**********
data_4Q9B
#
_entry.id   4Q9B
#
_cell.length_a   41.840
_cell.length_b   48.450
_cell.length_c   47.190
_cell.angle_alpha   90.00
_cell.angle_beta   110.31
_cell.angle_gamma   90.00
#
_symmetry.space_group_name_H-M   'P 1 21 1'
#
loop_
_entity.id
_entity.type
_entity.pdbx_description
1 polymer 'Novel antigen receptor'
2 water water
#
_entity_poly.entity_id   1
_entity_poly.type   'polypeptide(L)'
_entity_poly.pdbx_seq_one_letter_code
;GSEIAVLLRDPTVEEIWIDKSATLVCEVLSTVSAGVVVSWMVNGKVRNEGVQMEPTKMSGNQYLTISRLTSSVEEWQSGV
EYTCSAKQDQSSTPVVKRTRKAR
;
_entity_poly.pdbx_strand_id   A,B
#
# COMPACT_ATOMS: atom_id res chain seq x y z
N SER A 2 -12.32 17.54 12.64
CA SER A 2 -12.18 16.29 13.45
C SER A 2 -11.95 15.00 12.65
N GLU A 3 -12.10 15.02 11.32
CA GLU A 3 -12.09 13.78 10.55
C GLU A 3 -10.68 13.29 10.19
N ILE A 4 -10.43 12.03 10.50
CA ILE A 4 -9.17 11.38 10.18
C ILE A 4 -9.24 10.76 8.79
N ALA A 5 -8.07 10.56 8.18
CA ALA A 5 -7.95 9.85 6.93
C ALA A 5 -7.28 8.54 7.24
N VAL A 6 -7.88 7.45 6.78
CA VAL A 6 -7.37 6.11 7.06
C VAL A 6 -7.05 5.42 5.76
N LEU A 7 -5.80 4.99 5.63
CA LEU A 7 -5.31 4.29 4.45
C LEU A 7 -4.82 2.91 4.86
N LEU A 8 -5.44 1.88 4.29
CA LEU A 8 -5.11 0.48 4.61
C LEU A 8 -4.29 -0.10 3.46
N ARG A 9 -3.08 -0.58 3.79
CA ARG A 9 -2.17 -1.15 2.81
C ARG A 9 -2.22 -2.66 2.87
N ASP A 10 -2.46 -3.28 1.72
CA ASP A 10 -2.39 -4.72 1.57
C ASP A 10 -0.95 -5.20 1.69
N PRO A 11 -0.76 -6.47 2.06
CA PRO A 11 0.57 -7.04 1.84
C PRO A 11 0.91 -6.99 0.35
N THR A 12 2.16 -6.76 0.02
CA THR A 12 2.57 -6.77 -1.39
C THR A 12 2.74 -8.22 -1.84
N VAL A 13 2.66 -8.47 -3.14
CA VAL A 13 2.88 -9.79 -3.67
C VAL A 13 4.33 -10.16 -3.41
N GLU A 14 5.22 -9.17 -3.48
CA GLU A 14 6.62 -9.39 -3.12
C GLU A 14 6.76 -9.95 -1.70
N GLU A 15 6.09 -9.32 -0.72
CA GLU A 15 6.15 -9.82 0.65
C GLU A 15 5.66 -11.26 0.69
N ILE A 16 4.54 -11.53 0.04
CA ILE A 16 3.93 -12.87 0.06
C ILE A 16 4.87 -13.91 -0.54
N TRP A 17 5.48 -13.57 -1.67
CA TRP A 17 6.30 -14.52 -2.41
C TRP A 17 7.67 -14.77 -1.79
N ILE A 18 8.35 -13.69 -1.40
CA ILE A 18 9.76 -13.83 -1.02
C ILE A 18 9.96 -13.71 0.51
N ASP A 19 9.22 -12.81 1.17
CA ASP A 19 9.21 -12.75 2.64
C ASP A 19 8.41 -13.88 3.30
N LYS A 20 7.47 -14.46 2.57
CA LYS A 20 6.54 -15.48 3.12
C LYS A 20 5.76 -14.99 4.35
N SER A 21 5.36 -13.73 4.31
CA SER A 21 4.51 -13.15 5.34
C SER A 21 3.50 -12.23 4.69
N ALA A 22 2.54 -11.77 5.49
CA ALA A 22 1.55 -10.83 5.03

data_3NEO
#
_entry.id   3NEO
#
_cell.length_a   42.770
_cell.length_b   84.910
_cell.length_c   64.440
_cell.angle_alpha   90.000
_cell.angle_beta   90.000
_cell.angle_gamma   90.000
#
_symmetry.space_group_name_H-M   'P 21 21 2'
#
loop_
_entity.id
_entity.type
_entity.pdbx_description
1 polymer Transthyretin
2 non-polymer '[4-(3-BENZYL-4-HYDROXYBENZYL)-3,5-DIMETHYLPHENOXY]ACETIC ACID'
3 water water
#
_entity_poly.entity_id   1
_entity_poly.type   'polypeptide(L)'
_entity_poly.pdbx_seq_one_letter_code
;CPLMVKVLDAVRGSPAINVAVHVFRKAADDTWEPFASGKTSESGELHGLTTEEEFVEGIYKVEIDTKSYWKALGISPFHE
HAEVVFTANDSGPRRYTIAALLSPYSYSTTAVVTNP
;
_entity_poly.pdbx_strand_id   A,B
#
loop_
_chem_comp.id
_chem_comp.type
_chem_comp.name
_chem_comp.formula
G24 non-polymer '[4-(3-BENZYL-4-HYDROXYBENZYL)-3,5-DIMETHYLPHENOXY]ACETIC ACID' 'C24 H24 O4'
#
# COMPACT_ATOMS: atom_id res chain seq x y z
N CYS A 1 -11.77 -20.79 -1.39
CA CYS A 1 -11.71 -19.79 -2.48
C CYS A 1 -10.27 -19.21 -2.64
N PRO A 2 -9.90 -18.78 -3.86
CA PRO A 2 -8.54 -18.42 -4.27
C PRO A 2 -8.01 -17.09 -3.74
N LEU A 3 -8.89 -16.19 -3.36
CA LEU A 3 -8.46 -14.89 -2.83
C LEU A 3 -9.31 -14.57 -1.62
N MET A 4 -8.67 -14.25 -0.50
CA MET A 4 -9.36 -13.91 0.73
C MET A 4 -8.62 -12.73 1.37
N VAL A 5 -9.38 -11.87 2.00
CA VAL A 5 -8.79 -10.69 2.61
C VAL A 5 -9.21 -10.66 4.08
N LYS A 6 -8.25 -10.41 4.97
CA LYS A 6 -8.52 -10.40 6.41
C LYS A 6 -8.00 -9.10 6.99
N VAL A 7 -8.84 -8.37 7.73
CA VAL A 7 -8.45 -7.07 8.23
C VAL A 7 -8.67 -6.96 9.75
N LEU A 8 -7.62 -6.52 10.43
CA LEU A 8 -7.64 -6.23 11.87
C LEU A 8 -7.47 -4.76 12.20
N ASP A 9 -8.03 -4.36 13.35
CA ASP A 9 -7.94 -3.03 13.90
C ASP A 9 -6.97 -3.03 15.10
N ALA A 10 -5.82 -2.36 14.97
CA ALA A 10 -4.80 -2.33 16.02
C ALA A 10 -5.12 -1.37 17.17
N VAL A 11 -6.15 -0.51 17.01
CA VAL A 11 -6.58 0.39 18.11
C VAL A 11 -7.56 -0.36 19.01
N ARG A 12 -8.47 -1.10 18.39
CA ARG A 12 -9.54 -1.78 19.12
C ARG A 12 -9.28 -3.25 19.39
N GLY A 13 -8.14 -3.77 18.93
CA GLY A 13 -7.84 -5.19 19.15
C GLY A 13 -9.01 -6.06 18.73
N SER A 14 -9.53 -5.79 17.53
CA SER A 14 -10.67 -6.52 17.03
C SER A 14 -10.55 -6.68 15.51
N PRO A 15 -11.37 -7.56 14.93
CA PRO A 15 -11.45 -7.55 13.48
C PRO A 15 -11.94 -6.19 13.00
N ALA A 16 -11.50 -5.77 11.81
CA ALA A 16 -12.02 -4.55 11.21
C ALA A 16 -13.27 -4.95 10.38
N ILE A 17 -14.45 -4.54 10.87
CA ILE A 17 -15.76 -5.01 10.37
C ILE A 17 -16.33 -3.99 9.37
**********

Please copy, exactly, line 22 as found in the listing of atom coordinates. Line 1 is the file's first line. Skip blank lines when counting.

_entity_poly.type   'polypeptide(L)'